CSH is targeting a dividend for the financial year ending 31 March 2022 of 5.55p per share, continuing its upward progression since it launched five years ago (as shown in Figure 14). This is a 2.8% increase on the 5.4p it paid in the previous year. It declared a second quarterly dividend of 1.3875p on 8 November, which will be paid around 13 December.
CSH’s shares initially traded at a premium to its IFRS NAV, but moved to trade at a discount due to the concerns that the regulator highlighted regarding some of the housing associations in its portfolio. As the company demonstrated the underlying fundamentals supporting growth in the supported living sector and its leading position in it, the discount narrowed from July 2019. The discount widened dramatically as COVID-19 was declared a global pandemic but quickly narrowed again as the company and the sector proved resilient, helped by secure government-backed income. Following the events mentioned earlier, the premium narrowed from a peak of around 10% to a discount. At 15 November 2021 it was trading at a discount of 15.3%.
CSH is authorised to repurchase up to 14.99% of the issued share capital (renewal of this authority is sought annually at the company’s AGM). Any shares repurchased may be cancelled or held in treasury and later resold. Shares will not be resold from treasury at a discount to NAV unless as part of an offer that is being made to all shareholders on a pro-rata basis.
As at 15 November 2021 CSH had repurchased 5,850,000 shares to be held in treasury since 20 September 2021 at an average price of 90.5p per share and a cost of just under £5.3m. This represents 0.94% of the issued share capital. The share purchases were made with a view to reducing discount volatility following the short-seller attack and are accretive for shareholders.
Fees and costs
CIM is entitled to an annual advisory fee based on a percentage of CSH’s IFRS NAV. This is calculated as 1% on the first £250m, 0.9% on the next £250m, 0.8% on the next £500m and 0.7% on amounts above £1bn. The fee is calculated and paid quarterly in advance. There is no performance fee.
CIM’s contract cannot be terminated before 30 May 2024 and thereafter 12 months’ written notice is required.
Capital structure and life
Gearing may be used up to an absolute maximum of 40% of gross asset value (i.e. net gearing of 66.7%). Debt has to be secured at an asset level (a property or collection of properties held within a special purpose vehicle) without recourse to CSH. The board has stated that it intends that CSH should have an average leverage of 35% on a gross asset basis. CSH has total bank borrowings of £357.0m, equating to 34.5% of gross assets.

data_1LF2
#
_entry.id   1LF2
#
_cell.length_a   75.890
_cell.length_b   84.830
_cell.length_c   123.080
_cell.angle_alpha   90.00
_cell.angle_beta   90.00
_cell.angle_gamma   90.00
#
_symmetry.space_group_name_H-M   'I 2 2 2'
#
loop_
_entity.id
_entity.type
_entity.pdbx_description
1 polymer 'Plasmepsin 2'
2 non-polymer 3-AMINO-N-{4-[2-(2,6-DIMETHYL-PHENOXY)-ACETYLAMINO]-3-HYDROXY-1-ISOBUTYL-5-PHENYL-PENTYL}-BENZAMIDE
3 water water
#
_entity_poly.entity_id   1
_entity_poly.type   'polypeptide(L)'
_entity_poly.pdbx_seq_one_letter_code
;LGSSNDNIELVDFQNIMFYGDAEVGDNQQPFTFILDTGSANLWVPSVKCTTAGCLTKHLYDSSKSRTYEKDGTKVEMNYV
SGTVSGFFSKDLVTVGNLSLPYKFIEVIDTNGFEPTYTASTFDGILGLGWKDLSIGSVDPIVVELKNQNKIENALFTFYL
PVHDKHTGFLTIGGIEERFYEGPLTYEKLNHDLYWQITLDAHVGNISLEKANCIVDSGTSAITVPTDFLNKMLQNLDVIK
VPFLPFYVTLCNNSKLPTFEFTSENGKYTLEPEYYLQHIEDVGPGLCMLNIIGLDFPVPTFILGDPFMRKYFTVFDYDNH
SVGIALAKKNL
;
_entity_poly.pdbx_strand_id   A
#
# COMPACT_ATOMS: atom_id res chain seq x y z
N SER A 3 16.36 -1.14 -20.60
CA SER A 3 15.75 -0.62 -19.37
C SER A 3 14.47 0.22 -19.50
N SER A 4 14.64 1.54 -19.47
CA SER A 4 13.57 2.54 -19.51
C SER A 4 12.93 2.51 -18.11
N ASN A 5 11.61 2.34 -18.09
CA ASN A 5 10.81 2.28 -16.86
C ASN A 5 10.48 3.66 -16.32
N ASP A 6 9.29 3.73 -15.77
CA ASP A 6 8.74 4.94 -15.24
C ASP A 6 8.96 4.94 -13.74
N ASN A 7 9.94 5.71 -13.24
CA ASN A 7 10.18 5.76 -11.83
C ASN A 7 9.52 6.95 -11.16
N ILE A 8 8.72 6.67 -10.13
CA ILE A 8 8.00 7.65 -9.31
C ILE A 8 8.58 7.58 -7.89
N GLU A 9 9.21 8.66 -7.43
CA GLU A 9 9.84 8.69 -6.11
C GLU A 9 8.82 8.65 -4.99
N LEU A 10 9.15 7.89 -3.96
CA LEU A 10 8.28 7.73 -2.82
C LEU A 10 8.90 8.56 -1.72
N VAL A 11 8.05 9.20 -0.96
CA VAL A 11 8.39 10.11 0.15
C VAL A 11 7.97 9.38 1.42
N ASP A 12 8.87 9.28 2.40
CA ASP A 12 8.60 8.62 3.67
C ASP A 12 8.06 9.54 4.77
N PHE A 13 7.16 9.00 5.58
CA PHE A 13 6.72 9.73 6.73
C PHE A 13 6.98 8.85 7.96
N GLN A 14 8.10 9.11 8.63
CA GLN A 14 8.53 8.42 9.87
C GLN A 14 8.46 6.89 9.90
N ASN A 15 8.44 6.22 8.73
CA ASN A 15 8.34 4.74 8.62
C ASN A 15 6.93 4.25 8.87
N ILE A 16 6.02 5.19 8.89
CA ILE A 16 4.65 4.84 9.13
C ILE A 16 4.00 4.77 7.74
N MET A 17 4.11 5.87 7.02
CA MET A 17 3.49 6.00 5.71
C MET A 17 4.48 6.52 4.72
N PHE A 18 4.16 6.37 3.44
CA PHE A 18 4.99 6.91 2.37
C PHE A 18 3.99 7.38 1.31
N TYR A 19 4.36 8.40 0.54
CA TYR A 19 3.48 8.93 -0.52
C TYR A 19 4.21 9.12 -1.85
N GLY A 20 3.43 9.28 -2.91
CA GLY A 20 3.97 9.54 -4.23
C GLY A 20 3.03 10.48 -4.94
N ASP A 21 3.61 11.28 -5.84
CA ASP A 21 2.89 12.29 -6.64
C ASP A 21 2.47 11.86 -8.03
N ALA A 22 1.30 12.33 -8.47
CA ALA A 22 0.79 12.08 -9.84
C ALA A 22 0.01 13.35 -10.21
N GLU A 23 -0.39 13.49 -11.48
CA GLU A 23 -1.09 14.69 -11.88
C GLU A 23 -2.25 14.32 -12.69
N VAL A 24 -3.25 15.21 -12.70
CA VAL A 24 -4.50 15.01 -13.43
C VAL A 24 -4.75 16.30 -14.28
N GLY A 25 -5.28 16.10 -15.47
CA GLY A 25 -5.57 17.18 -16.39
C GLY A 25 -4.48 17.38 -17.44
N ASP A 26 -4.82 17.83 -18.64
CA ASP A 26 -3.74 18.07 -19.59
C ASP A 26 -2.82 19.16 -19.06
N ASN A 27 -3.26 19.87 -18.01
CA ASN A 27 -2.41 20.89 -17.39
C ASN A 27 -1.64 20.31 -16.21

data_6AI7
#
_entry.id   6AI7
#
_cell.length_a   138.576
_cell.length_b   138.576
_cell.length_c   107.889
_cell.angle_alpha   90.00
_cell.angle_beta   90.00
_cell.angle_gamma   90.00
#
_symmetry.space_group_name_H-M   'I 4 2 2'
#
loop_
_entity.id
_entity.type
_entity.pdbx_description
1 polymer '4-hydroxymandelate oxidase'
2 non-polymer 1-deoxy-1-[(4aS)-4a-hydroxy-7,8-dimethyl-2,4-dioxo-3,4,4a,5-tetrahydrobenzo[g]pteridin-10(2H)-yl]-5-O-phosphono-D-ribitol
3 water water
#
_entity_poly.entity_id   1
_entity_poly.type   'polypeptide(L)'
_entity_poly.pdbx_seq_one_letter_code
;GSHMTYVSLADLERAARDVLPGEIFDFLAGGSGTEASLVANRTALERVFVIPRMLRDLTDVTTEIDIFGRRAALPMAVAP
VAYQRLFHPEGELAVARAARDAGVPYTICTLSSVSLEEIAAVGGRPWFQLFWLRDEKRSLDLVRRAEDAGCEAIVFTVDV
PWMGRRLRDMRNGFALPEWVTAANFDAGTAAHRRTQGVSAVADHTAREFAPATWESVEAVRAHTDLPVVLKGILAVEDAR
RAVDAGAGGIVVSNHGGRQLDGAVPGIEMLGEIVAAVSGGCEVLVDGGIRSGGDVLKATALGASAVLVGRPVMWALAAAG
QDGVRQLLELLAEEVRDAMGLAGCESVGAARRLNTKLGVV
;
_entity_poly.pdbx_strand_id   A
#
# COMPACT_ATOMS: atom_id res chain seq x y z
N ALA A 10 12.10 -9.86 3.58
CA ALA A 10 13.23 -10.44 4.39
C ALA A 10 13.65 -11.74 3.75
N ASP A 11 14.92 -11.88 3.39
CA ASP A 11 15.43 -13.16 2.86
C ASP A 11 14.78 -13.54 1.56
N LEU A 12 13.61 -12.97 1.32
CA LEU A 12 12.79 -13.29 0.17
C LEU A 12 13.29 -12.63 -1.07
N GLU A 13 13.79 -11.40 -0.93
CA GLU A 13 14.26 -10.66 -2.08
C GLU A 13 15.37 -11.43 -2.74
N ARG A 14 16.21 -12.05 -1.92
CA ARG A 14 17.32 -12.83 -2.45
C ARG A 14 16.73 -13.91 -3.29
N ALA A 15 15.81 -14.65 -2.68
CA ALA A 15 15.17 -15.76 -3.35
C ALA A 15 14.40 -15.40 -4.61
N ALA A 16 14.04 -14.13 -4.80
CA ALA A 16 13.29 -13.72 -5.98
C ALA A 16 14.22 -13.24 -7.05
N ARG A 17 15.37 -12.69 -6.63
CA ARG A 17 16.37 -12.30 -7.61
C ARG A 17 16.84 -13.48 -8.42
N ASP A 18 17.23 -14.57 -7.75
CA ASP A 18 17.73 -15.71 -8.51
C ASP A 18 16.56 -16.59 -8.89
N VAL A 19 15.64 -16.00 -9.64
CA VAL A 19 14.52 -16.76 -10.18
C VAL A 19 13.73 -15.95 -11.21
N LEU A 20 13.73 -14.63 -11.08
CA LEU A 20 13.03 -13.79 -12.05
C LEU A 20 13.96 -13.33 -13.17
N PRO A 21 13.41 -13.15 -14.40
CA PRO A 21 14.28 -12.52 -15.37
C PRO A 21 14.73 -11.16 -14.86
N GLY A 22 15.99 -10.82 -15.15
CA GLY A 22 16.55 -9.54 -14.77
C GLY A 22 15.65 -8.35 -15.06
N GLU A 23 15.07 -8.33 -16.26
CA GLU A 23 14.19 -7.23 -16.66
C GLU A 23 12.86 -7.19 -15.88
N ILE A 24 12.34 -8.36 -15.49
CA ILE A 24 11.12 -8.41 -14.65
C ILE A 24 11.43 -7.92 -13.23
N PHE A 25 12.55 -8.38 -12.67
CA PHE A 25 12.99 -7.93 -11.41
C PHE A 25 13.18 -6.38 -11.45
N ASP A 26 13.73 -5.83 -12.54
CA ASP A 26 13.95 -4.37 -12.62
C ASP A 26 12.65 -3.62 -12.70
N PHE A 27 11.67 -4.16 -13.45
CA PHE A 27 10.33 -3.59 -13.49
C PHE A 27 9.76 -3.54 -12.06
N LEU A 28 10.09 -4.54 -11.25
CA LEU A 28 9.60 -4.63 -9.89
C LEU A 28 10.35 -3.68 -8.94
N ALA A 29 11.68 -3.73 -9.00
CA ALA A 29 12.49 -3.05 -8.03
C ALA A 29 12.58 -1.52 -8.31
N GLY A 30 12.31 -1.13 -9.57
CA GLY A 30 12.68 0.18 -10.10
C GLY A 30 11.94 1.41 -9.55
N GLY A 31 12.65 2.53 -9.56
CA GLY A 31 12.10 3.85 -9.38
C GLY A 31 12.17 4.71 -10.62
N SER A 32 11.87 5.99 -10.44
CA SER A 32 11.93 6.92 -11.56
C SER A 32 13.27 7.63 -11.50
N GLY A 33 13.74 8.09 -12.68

In February 2021, CSH announced it had secured a new seven-year-term, interest-only loan facility of £84.55m from M&G Investment Management, priced at 2.75% above a fixed rate set by reference to the LIBOR swap rate. It is secured by an existing portfolio of specialist supported living assets.
Other debt facilities comprise a £52.5m loan note from Scottish Widows with a maturity in November 2027 and an all-in fixed cost of 2.99%, two revolving credit facilities – a £60m facility with Lloyds maturing in July 2023 and a £100m facility with HSBC maturing in November 2022, and a £60m fixed-rate debt facility with NatWest maturing in August 2024. The NatWest loan can be extended for an additional two years and there is an option of a further £40m accordion.
CSH’s year end is 31 March. CSH will hold its first continuation vote at the AGM in 2022 and every five years thereafter.
The main change in CSH’s largest shareholders has been the introduction of Scandinavian institutional investor Skandinaviska Enskilda Banken (SEB), which bought a 4.6% stake in CSH in early November and has since upped it to 5.0%.
The investment team
CSH’s investment advisor, CIM, has a proven track record in the social housing sector, combined with many years of experience in the investment industry and financial sector.
Paul is CIM’s chief executive (social housing) and joined the company at formation. He has over 20 years’ experience of working at a senior level in the social housing sector. He was chief executive of Homes for Haringey, a registered provider, where he was responsible for 800 staff and 21,000 homes. He has also held a variety of non-executive roles including chairman of Thames Valley Charitable Housing Association and director at Hyde Group.
Andrew is a director and co-founder of CIM. He has been active in the social housing sector since 2012 and was part of the team that founded the private investment company Funding Affordable Homes. He also founded PFI Infrastructure, the first publicly traded social infrastructure fund.
Tom is group director and co-founder of CIM. He is a specialist in real estate and residential development finance and was part of the team that founded the private investment company, Funding Affordable Homes. He is a qualified lawyer with over 19 years’ experience in real estate investment and development, and is responsible for sanctioning all property investment advice and portfolio monitoring.
Dipesh is chief financial officer of CIM, having previously been managing director, head of fund finance & operations for the FTSE 100 listed alternative asset manager, ICG plc, since 2015. Prior to that he was European finance director for Apollo Global Management for eight years and with GlobeOp Financial Services for just over two years. Dipesh brings a wealth of experience covering financing, regulatory reporting, tax and operational matters pertinent to a variety of alternative asset classes. He is a fellow of the ICAEW, having trained as a Chartered Accountant with PwC’s dedicated investment management team in London.
Eleanor is transactions director at CIM. She has extensive experience in all aspects of real estate management, investment, development and finance from stints at the in-house corporate real estate team at Lloyds Banking Group and a national housebuilder. She previously spent more than 12 years at international law firm CMS Cameron McKenna Nabarro Olswang, where she practised in their real estate team.